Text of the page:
All that made me think of Great Prints I Have Known, which made me think of Celia Birtwell, fabric designing star of the late 60's and 70's, which made me think of her husband, Ossie Clark, Designer to Rock Star Girlfriends. Thinking of Celia Birtwell and Ossie Clark is always a Good Thing.

Mr and Mrs Clark and Percy by David Hockney, Tate Collection
Looking at vintage Ossie Clark clothing is an even better thing, for example:

Ossie Clark Print Blouse, Costume Institute, Metropolitan Museum of Art

Ossie Clark Print Dresses featured at The Hoard Gazette
Look!  Prints and fabulosity!!!  Enduring fabulosity, in fact, given that vintage Ossie is always in high demand and very expensive. [To gaze on more fabulosity, print or otherwise, see the sold gallery at C20 Vintage Fashion.  To buy vintage Ossie, try Shrimpton Couture, Posh Vintage, or Vintage-a-Peel.   Alas, vintage Ossie seems to come only in size 0 – 4, being made in the days before breast implants and waistline inflation became endemic.  *Le Sigh*

But back to Project Runway, briefly. Gretchen did patterns for the finale, possibly to challenge Mondo on his own turf, but . . . brown? For Spring? I don't dislike brown clothing as much as I dislike, say, brown comforter covers (I own, for example, two lush and lovely brown mink coats – oh, get over it, they're both vintage; those nasty cat-killing, chicken-eating rodents would have died of old age long before now), and yeah, yeah, I know that there are no rules about color any more, but geez, when Mother Nature is throwing color around, don't you think designers should too?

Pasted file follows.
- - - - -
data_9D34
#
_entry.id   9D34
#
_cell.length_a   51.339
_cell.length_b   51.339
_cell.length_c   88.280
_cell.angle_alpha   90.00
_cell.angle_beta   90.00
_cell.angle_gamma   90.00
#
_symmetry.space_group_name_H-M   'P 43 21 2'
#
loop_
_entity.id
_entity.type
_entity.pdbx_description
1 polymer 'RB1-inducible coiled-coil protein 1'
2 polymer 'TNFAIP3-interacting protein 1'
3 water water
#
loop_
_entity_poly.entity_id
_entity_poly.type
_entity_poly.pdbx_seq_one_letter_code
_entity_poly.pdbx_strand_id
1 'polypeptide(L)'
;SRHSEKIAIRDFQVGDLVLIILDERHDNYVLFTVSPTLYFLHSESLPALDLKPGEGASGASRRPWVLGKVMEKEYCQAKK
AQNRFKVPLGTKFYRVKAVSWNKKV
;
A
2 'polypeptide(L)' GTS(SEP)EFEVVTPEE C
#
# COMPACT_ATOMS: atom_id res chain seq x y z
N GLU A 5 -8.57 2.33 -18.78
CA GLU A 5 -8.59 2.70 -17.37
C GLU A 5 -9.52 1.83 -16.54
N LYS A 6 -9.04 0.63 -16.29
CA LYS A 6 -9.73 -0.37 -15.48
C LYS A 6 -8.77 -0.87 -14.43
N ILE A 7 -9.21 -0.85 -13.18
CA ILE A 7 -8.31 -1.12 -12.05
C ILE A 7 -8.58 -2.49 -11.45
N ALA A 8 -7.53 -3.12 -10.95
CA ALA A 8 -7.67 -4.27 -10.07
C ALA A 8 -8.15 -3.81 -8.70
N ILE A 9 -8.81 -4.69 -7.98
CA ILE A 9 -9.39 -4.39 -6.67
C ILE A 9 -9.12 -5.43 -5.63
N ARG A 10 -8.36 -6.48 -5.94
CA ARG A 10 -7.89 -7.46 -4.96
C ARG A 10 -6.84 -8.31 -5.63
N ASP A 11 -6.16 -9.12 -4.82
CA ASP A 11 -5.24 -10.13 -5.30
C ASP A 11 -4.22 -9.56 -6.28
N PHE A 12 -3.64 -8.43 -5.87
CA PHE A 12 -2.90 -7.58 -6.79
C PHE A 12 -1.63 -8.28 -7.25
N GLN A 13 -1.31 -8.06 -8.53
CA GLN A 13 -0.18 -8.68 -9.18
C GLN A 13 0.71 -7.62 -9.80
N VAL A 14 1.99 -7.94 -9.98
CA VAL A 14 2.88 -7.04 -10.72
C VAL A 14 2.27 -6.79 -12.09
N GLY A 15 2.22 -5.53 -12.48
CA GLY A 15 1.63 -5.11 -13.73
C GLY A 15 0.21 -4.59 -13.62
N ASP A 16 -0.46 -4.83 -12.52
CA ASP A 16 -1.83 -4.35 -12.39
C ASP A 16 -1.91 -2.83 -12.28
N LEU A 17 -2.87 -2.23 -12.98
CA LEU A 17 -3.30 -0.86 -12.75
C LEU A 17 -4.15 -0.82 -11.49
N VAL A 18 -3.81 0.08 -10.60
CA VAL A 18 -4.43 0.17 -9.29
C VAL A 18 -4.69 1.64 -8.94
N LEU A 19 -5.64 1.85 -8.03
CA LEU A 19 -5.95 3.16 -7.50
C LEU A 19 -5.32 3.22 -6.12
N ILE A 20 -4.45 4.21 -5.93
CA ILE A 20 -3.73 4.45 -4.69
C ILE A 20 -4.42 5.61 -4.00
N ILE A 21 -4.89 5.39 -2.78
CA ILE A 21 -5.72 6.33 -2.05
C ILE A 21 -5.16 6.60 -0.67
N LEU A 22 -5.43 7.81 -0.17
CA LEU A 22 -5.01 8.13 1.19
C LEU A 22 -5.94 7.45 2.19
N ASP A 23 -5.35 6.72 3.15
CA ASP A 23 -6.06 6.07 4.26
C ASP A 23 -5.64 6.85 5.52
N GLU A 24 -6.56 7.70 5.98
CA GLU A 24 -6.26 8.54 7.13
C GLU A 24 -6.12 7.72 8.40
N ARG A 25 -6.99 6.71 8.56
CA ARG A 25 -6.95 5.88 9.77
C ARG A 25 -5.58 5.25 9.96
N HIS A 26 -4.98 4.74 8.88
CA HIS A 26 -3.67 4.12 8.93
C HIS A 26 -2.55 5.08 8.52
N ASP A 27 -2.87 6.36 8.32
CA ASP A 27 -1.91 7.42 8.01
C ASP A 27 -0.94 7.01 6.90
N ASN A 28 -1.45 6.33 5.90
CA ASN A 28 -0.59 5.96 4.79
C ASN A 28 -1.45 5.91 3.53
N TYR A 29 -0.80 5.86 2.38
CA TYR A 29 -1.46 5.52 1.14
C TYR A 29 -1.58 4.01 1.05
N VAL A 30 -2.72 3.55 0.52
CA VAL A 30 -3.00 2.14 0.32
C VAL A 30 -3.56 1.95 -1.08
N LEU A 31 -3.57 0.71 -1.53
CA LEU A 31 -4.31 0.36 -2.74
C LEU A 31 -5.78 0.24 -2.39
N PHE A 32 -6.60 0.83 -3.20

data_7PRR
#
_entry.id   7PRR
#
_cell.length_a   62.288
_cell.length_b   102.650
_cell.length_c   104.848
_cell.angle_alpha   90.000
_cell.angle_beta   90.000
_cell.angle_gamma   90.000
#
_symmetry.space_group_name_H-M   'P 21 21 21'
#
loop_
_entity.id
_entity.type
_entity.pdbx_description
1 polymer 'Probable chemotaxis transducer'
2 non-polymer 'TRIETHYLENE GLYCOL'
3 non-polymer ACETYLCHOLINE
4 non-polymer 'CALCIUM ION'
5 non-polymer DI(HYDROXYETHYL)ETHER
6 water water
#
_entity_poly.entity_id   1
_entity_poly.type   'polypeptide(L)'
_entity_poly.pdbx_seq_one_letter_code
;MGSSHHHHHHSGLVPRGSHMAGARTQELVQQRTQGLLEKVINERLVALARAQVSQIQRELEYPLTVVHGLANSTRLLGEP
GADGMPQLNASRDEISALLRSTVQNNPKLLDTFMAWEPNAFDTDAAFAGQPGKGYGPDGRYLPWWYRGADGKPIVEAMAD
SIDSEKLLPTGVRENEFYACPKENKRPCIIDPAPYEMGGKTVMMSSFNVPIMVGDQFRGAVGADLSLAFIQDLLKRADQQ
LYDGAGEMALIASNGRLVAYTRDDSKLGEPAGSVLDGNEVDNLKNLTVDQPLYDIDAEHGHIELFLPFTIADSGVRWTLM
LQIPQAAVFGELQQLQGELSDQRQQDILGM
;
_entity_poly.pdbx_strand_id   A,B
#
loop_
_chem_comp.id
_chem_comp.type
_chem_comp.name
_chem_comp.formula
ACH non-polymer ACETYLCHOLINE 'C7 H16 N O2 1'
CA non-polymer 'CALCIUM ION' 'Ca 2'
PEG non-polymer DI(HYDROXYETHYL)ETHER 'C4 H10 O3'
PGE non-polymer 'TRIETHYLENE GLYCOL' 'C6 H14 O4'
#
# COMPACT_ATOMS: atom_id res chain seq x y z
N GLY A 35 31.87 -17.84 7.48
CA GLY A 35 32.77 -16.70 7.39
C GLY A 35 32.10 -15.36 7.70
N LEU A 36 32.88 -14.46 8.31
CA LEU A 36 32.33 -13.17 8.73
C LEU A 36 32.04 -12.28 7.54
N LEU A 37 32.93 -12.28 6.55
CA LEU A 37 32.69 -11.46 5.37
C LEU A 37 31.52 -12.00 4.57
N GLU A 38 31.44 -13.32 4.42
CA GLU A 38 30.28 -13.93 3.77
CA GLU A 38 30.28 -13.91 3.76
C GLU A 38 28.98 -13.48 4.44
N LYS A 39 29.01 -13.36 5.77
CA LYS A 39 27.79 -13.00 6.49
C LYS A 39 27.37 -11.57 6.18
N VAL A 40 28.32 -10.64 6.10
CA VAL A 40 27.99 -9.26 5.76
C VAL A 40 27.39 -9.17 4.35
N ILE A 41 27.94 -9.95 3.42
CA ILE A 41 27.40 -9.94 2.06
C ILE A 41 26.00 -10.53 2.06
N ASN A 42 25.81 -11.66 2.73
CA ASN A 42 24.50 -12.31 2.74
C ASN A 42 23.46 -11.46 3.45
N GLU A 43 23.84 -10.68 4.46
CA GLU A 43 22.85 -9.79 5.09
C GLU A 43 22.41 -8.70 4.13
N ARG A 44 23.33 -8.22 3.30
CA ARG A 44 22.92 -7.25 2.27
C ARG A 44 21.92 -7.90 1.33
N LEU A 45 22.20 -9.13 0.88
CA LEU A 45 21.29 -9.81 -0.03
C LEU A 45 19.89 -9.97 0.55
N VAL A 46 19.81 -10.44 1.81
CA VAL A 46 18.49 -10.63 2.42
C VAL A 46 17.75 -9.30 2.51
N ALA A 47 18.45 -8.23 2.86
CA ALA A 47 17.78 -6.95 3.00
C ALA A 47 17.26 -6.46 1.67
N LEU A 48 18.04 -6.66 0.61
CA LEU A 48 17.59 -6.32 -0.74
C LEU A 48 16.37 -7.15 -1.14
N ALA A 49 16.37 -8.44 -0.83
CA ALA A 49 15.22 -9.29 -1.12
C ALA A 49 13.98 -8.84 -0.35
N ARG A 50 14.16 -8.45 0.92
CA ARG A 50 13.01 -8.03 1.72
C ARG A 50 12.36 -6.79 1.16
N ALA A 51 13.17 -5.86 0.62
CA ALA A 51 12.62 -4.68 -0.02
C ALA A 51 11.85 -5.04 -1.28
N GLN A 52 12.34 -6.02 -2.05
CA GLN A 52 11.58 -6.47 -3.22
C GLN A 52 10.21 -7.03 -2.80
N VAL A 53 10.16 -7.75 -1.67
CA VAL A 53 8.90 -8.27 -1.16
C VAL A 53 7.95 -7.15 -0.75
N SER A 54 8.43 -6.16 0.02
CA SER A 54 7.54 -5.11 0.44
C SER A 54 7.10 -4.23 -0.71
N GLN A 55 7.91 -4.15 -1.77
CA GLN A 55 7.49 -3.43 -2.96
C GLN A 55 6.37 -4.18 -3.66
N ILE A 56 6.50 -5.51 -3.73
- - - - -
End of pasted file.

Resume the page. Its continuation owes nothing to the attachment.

Goes to show what I know: when I first saw Mondo's collection, way back in September, I saw his bubble dress and thought: "That's it, that's the winning look."  Heh.

Unlike everyone else in the world, I actually liked Andy's headpieces, in fact, I liked them better than I liked his clothes.

To sum up: Everything y'all thought and said about Gretchen's win is correct. I mostly said and I continue to say, "What the hell were they thinking?"

I am enjoying The Fashion Show on Bravo -- it's way better than last year.

Monday, December 06, 2010

She walks! She talks! She SEWS!!!

Every body remains in a state of rest . . . unless it is acted upon by an external unbalanced force. Especially my body. After years of shopping (or rather, dithering) for a sewing machine, I finally bought one – in August – and it sat in my front hall, still in the box, until Thanksgiving weekend. It got unwrapped, set up, and used the Saturday after Thanksgiving only because the forecast was for very cold weather, and I needed a duvet cover to put on my comforter so that I could put the comforter on my bed, and I hated all of the duvet covers I saw in the stores.

Bedding design is currently reflecting the national moods: fragile, dark and depressed, or crass, loud and dumb. I saw entirely too much solid brown, blue and grey, punctuated by neon-colored Pop-art designs, all on sheet-weight fabric, and all costing wayyyyy too much. What is it about duvet covers? They're mostly just two sheets sewn together, mostly without trim, yet they cost more than comforter sets.

Anyhoo, I didn't see anything I wanted; I wanted pink, bright red, yellow, the girlier shades of orange, and flowers, flowers, flowers. Why yes, I am a woman living alone – but let me tell you, no man who loses his hard-on when confronted with a floral print is worth keeping.